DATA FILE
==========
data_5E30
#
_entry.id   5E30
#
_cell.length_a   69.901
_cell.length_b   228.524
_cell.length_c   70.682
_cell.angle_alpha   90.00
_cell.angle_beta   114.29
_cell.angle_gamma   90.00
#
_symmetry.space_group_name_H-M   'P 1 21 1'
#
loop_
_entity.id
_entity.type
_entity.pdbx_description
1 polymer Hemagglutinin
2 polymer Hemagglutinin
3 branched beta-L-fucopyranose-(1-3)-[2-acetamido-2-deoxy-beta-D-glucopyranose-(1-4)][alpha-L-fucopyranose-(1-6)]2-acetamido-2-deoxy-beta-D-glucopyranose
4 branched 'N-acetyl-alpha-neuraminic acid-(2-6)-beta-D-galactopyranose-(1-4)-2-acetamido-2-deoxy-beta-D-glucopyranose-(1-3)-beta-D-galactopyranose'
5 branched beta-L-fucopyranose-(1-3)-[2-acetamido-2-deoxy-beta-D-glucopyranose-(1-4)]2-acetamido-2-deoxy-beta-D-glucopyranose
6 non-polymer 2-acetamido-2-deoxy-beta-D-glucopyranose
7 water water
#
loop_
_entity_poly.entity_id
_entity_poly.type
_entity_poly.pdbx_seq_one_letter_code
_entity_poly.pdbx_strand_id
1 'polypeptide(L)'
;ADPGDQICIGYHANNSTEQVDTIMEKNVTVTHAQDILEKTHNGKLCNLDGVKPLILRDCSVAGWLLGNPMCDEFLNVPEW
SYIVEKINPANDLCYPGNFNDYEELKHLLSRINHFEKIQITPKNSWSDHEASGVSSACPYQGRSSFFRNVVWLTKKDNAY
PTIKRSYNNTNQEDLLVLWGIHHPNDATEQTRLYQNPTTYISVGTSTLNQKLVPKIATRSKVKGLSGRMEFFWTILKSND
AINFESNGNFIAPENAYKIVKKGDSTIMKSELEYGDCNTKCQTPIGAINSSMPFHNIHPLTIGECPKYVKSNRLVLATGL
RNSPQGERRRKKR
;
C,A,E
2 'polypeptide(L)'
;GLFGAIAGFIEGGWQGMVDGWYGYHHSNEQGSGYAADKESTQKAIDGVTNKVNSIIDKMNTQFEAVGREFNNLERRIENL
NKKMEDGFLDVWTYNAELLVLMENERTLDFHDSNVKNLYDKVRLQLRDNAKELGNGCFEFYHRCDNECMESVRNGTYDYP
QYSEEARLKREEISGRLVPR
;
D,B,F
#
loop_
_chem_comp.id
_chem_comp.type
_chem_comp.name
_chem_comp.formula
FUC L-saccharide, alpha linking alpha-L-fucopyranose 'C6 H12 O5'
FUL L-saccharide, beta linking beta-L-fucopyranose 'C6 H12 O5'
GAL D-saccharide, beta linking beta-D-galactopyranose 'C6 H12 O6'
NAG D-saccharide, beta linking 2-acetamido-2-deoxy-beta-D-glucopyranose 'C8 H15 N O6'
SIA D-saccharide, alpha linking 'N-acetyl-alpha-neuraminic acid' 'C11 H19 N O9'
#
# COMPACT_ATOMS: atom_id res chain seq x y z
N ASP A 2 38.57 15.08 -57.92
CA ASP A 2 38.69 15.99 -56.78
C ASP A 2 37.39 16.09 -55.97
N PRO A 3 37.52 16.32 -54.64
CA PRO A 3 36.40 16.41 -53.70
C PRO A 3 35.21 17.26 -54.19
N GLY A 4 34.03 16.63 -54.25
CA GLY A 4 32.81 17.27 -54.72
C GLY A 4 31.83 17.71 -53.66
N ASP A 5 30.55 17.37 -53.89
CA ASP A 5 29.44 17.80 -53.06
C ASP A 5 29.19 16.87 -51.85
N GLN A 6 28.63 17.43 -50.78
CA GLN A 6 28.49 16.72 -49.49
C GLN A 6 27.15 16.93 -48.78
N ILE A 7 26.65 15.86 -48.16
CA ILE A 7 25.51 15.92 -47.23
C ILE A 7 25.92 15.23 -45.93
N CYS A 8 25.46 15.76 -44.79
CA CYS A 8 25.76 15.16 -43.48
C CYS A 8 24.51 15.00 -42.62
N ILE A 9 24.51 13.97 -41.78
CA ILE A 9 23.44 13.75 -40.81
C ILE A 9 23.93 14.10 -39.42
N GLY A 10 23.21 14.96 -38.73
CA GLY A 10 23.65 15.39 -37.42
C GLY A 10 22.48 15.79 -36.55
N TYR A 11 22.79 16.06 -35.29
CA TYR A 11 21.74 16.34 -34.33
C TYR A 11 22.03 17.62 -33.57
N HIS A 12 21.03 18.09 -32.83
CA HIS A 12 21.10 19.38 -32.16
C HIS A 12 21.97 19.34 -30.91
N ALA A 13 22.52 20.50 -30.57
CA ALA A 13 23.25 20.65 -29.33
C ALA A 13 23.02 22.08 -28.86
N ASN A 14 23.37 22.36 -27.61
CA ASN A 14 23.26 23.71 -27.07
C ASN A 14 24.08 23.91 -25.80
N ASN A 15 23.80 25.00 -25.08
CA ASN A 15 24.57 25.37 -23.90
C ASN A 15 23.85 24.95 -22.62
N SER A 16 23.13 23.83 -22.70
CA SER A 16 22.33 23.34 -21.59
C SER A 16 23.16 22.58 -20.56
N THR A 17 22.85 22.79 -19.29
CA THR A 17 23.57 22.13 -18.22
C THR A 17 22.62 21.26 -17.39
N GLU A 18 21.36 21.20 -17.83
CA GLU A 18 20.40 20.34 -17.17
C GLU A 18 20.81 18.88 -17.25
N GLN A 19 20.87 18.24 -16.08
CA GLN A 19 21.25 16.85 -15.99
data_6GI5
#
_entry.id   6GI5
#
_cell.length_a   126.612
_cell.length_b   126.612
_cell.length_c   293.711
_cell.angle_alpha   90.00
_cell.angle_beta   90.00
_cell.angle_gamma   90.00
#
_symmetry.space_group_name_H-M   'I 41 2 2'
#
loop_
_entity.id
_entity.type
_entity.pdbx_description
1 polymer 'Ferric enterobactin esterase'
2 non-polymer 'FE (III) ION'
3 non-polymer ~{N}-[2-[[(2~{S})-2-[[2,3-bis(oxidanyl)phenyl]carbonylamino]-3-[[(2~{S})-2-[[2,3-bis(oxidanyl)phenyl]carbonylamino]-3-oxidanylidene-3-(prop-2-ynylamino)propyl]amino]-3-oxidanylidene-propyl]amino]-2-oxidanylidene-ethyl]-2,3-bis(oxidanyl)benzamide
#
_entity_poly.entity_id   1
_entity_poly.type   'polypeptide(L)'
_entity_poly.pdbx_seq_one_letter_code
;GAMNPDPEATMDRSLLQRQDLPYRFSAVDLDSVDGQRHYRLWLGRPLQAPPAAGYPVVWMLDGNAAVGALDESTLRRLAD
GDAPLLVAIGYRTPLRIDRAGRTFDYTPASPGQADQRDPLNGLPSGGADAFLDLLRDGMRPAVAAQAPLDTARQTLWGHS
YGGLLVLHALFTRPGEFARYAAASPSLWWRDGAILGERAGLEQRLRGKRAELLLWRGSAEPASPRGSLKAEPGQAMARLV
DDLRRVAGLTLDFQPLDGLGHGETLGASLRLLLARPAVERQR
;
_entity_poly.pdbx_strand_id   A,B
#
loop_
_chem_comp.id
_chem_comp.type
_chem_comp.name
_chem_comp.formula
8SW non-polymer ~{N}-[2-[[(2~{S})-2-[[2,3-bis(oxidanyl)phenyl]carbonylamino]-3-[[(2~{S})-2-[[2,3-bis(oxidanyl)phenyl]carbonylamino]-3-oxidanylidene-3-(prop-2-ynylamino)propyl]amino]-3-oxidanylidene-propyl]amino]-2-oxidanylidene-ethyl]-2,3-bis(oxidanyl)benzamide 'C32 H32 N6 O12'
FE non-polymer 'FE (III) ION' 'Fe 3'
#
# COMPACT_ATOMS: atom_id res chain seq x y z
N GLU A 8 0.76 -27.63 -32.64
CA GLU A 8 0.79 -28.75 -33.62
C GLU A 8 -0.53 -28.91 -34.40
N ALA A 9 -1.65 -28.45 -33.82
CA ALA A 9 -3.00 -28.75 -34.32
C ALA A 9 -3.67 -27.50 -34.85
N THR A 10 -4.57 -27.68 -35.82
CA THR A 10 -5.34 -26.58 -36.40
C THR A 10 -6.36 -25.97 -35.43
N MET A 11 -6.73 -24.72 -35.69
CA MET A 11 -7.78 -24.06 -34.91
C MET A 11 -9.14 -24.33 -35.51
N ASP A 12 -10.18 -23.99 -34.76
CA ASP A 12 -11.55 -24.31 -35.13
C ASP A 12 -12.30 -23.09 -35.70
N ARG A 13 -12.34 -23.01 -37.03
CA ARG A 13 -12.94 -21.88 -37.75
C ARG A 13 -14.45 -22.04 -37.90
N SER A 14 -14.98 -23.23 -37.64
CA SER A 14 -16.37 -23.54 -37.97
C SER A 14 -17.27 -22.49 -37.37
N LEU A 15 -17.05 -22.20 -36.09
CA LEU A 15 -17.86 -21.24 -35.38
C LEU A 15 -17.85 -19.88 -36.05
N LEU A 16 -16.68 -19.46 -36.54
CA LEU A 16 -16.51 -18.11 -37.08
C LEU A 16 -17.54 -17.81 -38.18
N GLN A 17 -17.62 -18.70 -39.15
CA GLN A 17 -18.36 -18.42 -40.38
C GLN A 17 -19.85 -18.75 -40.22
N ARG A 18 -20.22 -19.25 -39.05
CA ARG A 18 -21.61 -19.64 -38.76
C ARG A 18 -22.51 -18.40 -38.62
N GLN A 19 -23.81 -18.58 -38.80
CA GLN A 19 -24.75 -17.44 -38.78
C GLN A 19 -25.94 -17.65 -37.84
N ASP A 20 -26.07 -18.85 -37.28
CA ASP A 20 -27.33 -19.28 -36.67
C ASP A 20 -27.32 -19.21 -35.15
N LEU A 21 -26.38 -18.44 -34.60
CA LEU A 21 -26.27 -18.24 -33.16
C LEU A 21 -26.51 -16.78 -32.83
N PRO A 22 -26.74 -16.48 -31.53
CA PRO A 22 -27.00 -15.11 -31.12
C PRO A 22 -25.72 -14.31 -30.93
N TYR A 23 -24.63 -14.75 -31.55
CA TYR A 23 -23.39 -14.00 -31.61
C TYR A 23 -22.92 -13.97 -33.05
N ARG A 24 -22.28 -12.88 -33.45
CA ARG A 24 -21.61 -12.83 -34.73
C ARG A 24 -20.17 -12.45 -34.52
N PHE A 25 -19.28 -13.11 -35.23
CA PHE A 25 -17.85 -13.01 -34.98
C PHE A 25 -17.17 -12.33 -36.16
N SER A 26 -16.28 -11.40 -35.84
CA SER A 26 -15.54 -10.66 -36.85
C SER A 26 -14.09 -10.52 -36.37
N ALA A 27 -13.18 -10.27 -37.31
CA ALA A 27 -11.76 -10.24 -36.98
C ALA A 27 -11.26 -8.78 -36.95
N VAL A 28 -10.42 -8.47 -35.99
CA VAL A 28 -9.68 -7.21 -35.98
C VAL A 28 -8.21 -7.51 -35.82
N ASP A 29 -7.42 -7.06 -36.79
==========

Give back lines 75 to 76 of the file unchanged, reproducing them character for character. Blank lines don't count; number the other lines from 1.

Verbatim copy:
C ILE A 7 25.92 15.23 -45.93
N CYS A 8 25.46 15.76 -44.79